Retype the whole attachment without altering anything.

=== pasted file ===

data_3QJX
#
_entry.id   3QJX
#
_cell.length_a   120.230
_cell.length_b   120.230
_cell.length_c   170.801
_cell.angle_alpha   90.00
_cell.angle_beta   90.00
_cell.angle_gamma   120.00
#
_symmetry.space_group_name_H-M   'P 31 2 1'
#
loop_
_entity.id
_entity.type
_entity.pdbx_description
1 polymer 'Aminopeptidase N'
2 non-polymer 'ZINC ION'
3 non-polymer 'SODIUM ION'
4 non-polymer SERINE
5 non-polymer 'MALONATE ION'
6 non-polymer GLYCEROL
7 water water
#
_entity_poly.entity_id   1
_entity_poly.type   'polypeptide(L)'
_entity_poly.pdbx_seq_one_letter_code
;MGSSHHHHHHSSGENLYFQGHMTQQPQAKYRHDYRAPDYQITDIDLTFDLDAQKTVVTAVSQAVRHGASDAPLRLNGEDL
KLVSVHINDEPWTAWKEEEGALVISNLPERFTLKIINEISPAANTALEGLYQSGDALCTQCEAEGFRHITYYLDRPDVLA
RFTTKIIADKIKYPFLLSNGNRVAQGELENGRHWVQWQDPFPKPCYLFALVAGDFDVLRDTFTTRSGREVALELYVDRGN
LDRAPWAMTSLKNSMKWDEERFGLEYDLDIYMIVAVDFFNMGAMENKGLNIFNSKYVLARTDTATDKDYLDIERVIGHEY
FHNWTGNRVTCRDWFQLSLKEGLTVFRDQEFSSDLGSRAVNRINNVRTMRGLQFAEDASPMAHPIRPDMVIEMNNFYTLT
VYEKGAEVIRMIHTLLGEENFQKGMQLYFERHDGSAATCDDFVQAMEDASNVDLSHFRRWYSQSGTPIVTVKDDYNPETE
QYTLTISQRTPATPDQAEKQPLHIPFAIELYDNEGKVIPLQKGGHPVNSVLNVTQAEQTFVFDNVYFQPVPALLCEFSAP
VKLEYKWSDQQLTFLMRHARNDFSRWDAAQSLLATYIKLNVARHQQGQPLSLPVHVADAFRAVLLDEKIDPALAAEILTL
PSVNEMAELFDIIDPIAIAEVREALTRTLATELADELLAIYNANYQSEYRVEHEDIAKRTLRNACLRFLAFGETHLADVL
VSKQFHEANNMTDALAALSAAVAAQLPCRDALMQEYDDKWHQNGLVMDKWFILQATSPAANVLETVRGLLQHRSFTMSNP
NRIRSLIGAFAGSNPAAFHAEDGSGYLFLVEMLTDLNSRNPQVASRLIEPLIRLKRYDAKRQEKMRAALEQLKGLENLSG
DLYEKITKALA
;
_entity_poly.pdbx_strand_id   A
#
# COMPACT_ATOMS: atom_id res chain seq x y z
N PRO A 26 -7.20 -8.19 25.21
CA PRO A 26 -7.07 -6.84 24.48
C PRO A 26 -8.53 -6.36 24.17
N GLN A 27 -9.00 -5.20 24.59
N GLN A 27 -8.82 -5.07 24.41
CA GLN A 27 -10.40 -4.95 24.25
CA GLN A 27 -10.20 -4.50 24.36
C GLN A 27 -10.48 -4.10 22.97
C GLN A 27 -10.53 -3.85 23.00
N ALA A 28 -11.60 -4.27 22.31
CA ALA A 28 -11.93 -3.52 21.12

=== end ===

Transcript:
data_3QJX
#
_entry.id   3QJX
#
_cell.length_a   120.230
_cell.length_b   120.230
_cell.length_c   170.801
_cell.angle_alpha   90.00
_cell.angle_beta   90.00
_cell.angle_gamma   120.00
#
_symmetry.space_group_name_H-M   'P 31 2 1'
#
loop_
_entity.id
_entity.type
_entity.pdbx_description
1 polymer 'Aminopeptidase N'
2 non-polymer 'ZINC ION'
3 non-polymer 'SODIUM ION'
4 non-polymer SERINE
5 non-polymer 'MALONATE ION'
6 non-polymer GLYCEROL
7 water water
#
_entity_poly.entity_id   1
_entity_poly.type   'polypeptide(L)'
_entity_poly.pdbx_seq_one_letter_code
;MGSSHHHHHHSSGENLYFQGHMTQQPQAKYRHDYRAPDYQITDIDLTFDLDAQKTVVTAVSQAVRHGASDAPLRLNGEDL
KLVSVHINDEPWTAWKEEEGALVISNLPERFTLKIINEISPAANTALEGLYQSGDALCTQCEAEGFRHITYYLDRPDVLA
RFTTKIIADKIKYPFLLSNGNRVAQGELENGRHWVQWQDPFPKPCYLFALVAGDFDVLRDTFTTRSGREVALELYVDRGN
LDRAPWAMTSLKNSMKWDEERFGLEYDLDIYMIVAVDFFNMGAMENKGLNIFNSKYVLARTDTATDKDYLDIERVIGHEY
FHNWTGNRVTCRDWFQLSLKEGLTVFRDQEFSSDLGSRAVNRINNVRTMRGLQFAEDASPMAHPIRPDMVIEMNNFYTLT
VYEKGAEVIRMIHTLLGEENFQKGMQLYFERHDGSAATCDDFVQAMEDASNVDLSHFRRWYSQSGTPIVTVKDDYNPETE
QYTLTISQRTPATPDQAEKQPLHIPFAIELYDNEGKVIPLQKGGHPVNSVLNVTQAEQTFVFDNVYFQPVPALLCEFSAP
VKLEYKWSDQQLTFLMRHARNDFSRWDAAQSLLATYIKLNVARHQQGQPLSLPVHVADAFRAVLLDEKIDPALAAEILTL
PSVNEMAELFDIIDPIAIAEVREALTRTLATELADELLAIYNANYQSEYRVEHEDIAKRTLRNACLRFLAFGETHLADVL
VSKQFHEANNMTDALAALSAAVAAQLPCRDALMQEYDDKWHQNGLVMDKWFILQATSPAANVLETVRGLLQHRSFTMSNP
NRIRSLIGAFAGSNPAAFHAEDGSGYLFLVEMLTDLNSRNPQVASRLIEPLIRLKRYDAKRQEKMRAALEQLKGLENLSG
DLYEKITKALA
;
_entity_poly.pdbx_strand_id   A
#
# COMPACT_ATOMS: atom_id res chain seq x y z
N PRO A 26 -7.20 -8.19 25.21
CA PRO A 26 -7.07 -6.84 24.48
C PRO A 26 -8.53 -6.36 24.17
N GLN A 27 -9.00 -5.20 24.59
N GLN A 27 -8.82 -5.07 24.41
CA GLN A 27 -10.40 -4.95 24.25
CA GLN A 27 -10.20 -4.50 24.36
C GLN A 27 -10.48 -4.10 22.97
C GLN A 27 -10.53 -3.85 23.00
N ALA A 28 -11.60 -4.27 22.31
CA ALA A 28 -11.93 -3.52 21.12